A Nurr1 agonist causes neuroprotection in a Parkinson's disease lesion model primed with the toll-like receptor 3 dsRNA inflammatory stimulant poly(I:C)

PLoS One. 2015 Mar 27;10(3):e0121072. doi: 10.1371/journal.pone.0121072. eCollection 2015.


Dopaminergic neurons in the substantia nigra pars compacta (SNpc) are characterized by the expression of genes required for dopamine synthesis, handling and reuptake and the expression of these genes is largely controlled by nuclear receptor related 1 (Nurr1). Nurr1 is also expressed in astrocytes and microglia where it functions to mitigate the release of proinflammatory cytokines and neurotoxic factors. Given that Parkinson's disease (PD) pathogenesis has been linked to both loss of Nurr1 expression in the SNpc and inflammation, increasing levels of Nurr1 maybe a promising therapeutic strategy. In this study a novel Nurr1 agonist, SA00025, was tested for both its efficiency to induce the transcription of dopaminergic target genes in vivo and prevent dopaminergic neuron degeneration in an inflammation exacerbated 6-OHDA-lesion model of PD. SA00025 (30mg/kg p.o.) entered the brain and modulated the expression of the dopaminergic phenotype genes TH, VMAT, DAT, AADC and the GDNF receptor gene c-Ret in the SN of naive rats. Daily gavage treatment with SA00025 (30mg/kg) for 32 days also induced partial neuroprotection of dopaminergic neurons and fibers in rats administered a priming injection of polyinosinic-polycytidylic acid (poly(I:C) and subsequent injection of 6-OHDA. The neuroprotective effects of SA00025 in this dopamine neuron degeneration model were associated with changes in microglial morphology indicative of a resting state and a decrease in microglial specific IBA-1 staining intensity in the SNpc. Astrocyte specific GFAP staining intensity and IL-6 levels were also reduced. We conclude that Nurr1 agonist treatment causes neuroprotective and anti-inflammatory effects in an inflammation exacerbated 6-OHDA lesion model of PD.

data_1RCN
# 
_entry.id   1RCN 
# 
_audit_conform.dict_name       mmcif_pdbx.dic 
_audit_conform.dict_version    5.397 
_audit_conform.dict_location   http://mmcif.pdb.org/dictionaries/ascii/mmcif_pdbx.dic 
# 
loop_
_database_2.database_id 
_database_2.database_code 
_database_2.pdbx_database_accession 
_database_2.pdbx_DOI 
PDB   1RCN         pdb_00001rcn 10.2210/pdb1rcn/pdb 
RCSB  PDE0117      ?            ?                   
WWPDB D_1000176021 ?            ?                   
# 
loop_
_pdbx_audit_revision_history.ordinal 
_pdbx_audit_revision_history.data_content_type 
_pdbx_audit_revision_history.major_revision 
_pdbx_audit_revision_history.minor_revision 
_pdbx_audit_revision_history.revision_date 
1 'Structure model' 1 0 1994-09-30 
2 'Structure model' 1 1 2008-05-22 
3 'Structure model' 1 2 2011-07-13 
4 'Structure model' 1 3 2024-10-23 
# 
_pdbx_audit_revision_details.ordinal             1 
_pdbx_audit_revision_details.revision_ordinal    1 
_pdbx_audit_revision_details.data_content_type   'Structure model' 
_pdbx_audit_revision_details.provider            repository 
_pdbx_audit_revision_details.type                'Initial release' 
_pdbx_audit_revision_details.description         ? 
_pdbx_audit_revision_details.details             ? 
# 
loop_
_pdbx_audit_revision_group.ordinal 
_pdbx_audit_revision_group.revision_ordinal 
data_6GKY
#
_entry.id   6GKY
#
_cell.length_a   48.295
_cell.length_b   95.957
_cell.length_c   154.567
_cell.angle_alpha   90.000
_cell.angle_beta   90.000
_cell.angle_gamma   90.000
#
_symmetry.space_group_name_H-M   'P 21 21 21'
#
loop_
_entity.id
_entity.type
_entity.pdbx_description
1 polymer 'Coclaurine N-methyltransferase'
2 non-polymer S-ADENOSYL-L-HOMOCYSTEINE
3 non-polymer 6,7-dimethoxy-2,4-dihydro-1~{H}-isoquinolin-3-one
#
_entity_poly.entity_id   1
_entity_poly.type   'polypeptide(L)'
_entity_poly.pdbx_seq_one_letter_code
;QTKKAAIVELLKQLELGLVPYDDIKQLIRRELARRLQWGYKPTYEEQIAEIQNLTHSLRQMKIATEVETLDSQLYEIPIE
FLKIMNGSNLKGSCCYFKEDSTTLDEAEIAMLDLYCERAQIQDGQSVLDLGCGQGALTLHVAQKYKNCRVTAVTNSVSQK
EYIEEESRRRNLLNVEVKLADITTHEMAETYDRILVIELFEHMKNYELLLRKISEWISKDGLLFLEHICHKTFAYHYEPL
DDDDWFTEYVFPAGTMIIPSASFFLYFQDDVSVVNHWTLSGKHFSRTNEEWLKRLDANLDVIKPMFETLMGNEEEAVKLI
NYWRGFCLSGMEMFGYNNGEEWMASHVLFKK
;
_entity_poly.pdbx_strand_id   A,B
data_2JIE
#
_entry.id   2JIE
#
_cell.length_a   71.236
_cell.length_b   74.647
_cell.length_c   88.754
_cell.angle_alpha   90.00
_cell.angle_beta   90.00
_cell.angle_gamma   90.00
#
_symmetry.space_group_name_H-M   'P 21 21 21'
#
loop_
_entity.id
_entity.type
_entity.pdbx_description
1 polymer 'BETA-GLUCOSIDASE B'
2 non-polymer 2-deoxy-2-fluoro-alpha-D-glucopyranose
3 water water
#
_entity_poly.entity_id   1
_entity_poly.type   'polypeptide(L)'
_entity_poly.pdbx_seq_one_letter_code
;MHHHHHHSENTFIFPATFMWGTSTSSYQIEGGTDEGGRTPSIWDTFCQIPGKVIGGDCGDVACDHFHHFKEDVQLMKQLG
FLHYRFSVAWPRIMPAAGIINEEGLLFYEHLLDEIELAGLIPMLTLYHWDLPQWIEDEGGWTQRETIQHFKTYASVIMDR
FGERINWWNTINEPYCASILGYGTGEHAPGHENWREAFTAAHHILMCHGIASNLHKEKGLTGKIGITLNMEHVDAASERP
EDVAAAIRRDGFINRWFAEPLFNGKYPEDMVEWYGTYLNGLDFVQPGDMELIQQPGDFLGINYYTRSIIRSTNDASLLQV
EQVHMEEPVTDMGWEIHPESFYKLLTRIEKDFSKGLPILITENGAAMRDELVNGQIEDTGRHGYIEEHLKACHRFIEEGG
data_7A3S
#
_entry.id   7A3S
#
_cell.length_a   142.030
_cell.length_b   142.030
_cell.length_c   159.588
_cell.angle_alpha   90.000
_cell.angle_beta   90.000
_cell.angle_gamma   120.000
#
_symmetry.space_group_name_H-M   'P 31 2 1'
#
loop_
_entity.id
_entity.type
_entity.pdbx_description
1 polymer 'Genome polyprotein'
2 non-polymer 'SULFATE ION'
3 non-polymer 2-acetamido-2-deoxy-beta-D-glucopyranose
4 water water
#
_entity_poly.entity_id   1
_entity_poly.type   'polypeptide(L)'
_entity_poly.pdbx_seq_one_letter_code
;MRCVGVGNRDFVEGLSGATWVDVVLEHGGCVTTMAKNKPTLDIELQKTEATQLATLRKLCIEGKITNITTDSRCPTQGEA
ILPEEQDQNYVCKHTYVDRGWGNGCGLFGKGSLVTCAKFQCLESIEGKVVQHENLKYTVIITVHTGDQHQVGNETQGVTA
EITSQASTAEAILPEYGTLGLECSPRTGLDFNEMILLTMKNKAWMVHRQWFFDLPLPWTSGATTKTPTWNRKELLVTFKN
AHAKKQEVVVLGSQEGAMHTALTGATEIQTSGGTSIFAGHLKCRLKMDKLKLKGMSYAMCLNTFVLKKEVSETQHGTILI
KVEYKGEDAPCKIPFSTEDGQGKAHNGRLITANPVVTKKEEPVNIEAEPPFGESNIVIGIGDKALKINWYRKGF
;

Publication types

  • Research Support, Non-U.S. Gov't

MeSH terms

  • Animals
  • Disease Models, Animal
  • Dopamine / biosynthesis*
  • Dopaminergic Neurons / metabolism
  • Dopaminergic Neurons / pathology
  • Gene Expression
  • Imidazoles / administration & dosage*
  • Inflammation / chemically induced
  • Inflammation / drug therapy*
  • Inflammation / metabolism
  • Inflammation / pathology
  • Male
  • Microglia / metabolism
  • Microglia / pathology
  • Nerve Degeneration / drug therapy
  • Nerve Degeneration / pathology
  • Neuroprotection / drug effects
  • Nuclear Receptor Subfamily 4, Group A, Member 2 / agonists
  • Nuclear Receptor Subfamily 4, Group A, Member 2 / genetics*
  • Oxidopamine / toxicity
  • Parkinson Disease, Secondary / drug therapy*
  • Parkinson Disease, Secondary / metabolism
  • Parkinson Disease, Secondary / pathology
  • Pars Compacta / drug effects
  • Pars Compacta / metabolism
  • Poly I-C / administration & dosage
  • Pyridines / administration & dosage*
  • RNA, Double-Stranded
  • Rats
  • Toll-Like Receptor 3 / biosynthesis*
  • Toll-Like Receptor 3 / genetics


  • Imidazoles
  • Nuclear Receptor Subfamily 4, Group A, Member 2
  • Pyridines
  • RNA, Double-Stranded
  • SA00025
  • TLR3 protein, human
  • Toll-Like Receptor 3
  • Oxidopamine
  • Poly I-C
  • Dopamine

Grant support

MJFF was the sole provider of support in the form of salaries for authors listed under McLean Hospital/Harvard Medical School. Sanofi and Sanofi–Genzyme provided support in the form of salaries for authors (TR, PB, MC and YL), but did not have any additional role in the study design, analysis, decision to publish, or preparation of the manuscript. The specific roles of these authors are articulated in the "author contributions" section. Sanofi and Sanofi-Genzyme did collect PK data and reviewed the final completed manuscript. No changes were made to the manuscript by Sanofi and Sanofi-Genzyme to the data or interpretation.